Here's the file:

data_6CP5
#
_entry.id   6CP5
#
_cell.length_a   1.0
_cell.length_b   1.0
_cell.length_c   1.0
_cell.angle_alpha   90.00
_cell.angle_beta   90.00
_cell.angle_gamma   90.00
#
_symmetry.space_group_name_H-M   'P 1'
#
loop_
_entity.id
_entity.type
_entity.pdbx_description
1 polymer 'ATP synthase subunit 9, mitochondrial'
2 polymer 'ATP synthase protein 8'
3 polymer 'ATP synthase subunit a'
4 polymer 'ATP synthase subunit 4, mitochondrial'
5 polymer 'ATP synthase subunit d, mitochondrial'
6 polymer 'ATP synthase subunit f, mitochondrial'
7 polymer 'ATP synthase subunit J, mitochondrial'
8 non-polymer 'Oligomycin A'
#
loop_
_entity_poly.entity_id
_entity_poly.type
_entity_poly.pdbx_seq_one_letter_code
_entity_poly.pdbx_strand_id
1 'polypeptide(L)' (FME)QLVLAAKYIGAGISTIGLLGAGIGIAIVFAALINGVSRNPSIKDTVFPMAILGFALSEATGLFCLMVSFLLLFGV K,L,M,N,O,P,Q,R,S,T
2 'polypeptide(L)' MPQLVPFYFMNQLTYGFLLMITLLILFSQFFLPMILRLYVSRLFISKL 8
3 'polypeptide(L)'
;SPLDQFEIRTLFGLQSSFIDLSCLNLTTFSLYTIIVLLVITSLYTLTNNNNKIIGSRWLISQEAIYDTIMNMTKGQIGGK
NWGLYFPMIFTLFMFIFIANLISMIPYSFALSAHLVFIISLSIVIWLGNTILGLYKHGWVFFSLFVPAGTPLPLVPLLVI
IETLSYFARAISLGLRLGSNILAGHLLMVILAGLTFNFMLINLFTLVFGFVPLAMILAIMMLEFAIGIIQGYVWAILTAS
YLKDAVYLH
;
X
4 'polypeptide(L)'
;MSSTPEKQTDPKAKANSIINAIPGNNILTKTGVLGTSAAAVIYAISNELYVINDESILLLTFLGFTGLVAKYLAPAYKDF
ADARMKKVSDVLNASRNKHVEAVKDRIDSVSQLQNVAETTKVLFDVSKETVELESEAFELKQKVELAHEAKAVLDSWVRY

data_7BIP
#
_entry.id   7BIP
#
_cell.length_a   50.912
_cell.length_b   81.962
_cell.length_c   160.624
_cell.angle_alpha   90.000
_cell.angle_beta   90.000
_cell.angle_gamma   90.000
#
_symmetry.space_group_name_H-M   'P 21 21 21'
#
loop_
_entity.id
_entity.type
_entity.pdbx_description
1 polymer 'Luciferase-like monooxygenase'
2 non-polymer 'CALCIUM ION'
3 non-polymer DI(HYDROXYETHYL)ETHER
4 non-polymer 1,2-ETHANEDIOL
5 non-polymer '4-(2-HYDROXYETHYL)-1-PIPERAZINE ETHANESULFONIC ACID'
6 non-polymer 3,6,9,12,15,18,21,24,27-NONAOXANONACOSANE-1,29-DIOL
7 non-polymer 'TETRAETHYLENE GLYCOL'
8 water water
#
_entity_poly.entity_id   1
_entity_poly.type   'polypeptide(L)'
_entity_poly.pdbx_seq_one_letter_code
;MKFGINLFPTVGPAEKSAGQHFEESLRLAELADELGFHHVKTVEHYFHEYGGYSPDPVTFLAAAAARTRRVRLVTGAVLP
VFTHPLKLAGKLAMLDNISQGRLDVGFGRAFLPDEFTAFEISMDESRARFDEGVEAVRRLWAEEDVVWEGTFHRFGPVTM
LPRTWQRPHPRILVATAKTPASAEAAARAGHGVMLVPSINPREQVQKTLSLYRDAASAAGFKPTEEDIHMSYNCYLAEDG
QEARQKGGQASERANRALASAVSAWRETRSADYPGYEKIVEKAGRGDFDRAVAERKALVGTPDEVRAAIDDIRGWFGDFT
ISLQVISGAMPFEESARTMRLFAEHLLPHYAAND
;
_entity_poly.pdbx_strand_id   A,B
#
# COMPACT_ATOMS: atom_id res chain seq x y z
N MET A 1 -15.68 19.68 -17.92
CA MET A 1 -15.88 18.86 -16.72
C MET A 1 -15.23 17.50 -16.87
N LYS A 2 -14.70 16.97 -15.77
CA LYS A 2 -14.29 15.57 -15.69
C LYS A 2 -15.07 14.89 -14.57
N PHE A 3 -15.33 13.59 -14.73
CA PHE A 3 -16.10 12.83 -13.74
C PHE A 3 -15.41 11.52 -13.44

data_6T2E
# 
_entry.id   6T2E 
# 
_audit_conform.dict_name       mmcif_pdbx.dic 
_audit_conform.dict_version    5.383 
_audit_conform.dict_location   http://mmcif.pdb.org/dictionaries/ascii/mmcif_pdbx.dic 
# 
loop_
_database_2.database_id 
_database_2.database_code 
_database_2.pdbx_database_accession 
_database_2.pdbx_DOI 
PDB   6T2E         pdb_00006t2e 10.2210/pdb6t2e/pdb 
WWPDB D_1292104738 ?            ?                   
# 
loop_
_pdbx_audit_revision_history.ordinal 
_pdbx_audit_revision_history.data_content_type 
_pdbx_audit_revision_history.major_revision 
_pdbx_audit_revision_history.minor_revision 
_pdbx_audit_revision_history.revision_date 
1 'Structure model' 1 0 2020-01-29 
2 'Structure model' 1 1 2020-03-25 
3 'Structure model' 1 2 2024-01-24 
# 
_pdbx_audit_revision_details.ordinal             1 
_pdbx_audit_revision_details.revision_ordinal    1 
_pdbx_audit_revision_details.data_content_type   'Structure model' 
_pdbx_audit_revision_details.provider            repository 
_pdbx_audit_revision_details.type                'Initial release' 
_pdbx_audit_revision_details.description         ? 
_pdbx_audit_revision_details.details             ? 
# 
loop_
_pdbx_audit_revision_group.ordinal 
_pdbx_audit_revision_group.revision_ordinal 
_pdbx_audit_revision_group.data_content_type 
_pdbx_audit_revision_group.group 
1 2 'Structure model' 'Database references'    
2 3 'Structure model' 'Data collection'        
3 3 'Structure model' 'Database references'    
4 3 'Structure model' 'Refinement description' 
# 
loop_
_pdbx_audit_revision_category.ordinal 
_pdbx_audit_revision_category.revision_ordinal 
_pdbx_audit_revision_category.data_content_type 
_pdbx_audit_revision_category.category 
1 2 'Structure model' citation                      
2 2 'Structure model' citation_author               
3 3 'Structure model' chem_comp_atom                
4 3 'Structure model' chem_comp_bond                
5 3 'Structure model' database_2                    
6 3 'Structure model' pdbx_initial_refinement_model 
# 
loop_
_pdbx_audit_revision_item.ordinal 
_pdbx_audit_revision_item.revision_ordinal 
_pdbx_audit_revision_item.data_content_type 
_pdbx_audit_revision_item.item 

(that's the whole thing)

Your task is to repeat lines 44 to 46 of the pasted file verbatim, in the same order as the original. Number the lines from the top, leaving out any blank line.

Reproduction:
data_7BIP
#
_entry.id   7BIP